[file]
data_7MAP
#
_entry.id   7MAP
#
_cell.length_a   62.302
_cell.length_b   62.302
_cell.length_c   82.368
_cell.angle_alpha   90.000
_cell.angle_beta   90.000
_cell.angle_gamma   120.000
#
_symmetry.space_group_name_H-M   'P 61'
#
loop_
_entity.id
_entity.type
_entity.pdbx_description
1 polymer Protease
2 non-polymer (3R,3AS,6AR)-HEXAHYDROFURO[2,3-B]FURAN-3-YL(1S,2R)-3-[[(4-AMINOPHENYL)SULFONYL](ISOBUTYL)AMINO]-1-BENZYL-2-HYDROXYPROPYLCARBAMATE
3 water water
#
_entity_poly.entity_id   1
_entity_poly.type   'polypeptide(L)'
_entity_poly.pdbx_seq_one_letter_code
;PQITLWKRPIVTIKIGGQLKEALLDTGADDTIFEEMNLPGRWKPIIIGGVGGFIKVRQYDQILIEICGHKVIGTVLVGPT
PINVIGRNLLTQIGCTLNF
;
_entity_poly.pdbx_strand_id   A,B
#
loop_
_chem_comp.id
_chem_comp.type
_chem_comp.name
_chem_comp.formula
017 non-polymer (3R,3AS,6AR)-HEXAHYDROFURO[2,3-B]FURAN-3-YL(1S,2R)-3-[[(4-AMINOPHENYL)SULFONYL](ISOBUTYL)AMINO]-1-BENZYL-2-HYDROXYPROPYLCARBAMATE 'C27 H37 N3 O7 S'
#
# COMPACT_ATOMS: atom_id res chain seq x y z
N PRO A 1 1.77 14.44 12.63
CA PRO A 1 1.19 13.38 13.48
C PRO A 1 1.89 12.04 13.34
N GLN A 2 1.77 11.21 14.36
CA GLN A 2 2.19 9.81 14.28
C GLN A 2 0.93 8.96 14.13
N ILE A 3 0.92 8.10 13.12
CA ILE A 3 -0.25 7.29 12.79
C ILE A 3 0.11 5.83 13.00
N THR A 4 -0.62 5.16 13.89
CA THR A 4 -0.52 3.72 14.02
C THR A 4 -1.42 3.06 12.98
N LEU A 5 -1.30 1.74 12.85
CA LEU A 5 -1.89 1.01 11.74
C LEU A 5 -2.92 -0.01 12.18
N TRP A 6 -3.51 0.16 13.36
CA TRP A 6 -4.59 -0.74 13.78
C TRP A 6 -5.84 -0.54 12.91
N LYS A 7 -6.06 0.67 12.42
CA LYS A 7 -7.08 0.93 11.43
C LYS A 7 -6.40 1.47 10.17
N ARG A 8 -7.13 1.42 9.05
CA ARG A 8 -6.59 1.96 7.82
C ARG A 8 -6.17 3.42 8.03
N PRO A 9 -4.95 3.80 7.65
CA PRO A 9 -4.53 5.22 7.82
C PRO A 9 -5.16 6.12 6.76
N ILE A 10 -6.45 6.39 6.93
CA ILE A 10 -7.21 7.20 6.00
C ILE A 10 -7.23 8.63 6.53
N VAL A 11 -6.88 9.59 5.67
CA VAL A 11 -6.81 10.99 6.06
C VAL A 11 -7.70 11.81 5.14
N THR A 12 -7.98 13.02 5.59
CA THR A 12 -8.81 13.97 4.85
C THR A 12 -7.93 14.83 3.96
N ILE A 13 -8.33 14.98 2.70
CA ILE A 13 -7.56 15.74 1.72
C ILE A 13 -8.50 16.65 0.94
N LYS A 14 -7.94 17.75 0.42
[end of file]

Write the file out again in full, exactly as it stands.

data_7MAP
#
_entry.id   7MAP
#
_cell.length_a   62.302
_cell.length_b   62.302
_cell.length_c   82.368
_cell.angle_alpha   90.000
_cell.angle_beta   90.000
_cell.angle_gamma   120.000
#
_symmetry.space_group_name_H-M   'P 61'
#
loop_
_entity.id
_entity.type
_entity.pdbx_description
1 polymer Protease
2 non-polymer (3R,3AS,6AR)-HEXAHYDROFURO[2,3-B]FURAN-3-YL(1S,2R)-3-[[(4-AMINOPHENYL)SULFONYL](ISOBUTYL)AMINO]-1-BENZYL-2-HYDROXYPROPYLCARBAMATE
3 water water
#
_entity_poly.entity_id   1
_entity_poly.type   'polypeptide(L)'
_entity_poly.pdbx_seq_one_letter_code
;PQITLWKRPIVTIKIGGQLKEALLDTGADDTIFEEMNLPGRWKPIIIGGVGGFIKVRQYDQILIEICGHKVIGTVLVGPT
PINVIGRNLLTQIGCTLNF
;
_entity_poly.pdbx_strand_id   A,B
#
loop_
_chem_comp.id
_chem_comp.type
_chem_comp.name
_chem_comp.formula
017 non-polymer (3R,3AS,6AR)-HEXAHYDROFURO[2,3-B]FURAN-3-YL(1S,2R)-3-[[(4-AMINOPHENYL)SULFONYL](ISOBUTYL)AMINO]-1-BENZYL-2-HYDROXYPROPYLCARBAMATE 'C27 H37 N3 O7 S'
#
# COMPACT_ATOMS: atom_id res chain seq x y z
N PRO A 1 1.77 14.44 12.63
CA PRO A 1 1.19 13.38 13.48
C PRO A 1 1.89 12.04 13.34
N GLN A 2 1.77 11.21 14.36
CA GLN A 2 2.19 9.81 14.28
C GLN A 2 0.93 8.96 14.13
N ILE A 3 0.92 8.10 13.12
CA ILE A 3 -0.25 7.29 12.79
C ILE A 3 0.11 5.83 13.00
N THR A 4 -0.62 5.16 13.89
CA THR A 4 -0.52 3.72 14.02
C THR A 4 -1.42 3.06 12.98
N LEU A 5 -1.30 1.74 12.85
CA LEU A 5 -1.89 1.01 11.74
C LEU A 5 -2.92 -0.01 12.18
N TRP A 6 -3.51 0.16 13.36
CA TRP A 6 -4.59 -0.74 13.78
C TRP A 6 -5.84 -0.54 12.91
N LYS A 7 -6.06 0.67 12.42
CA LYS A 7 -7.08 0.93 11.43
C LYS A 7 -6.40 1.47 10.17
N ARG A 8 -7.13 1.42 9.05
CA ARG A 8 -6.59 1.96 7.82
C ARG A 8 -6.17 3.42 8.03
N PRO A 9 -4.95 3.80 7.65
CA PRO A 9 -4.53 5.22 7.82
C PRO A 9 -5.16 6.12 6.76
N ILE A 10 -6.45 6.39 6.93
CA ILE A 10 -7.21 7.20 6.00
C ILE A 10 -7.23 8.63 6.53
N VAL A 11 -6.88 9.59 5.67
CA VAL A 11 -6.81 10.99 6.06
C VAL A 11 -7.70 11.81 5.14
N THR A 12 -7.98 13.02 5.59
CA THR A 12 -8.81 13.97 4.85
C THR A 12 -7.93 14.83 3.96
N ILE A 13 -8.33 14.98 2.70
CA ILE A 13 -7.56 15.74 1.72
C ILE A 13 -8.50 16.65 0.94
N LYS A 14 -7.94 17.75 0.42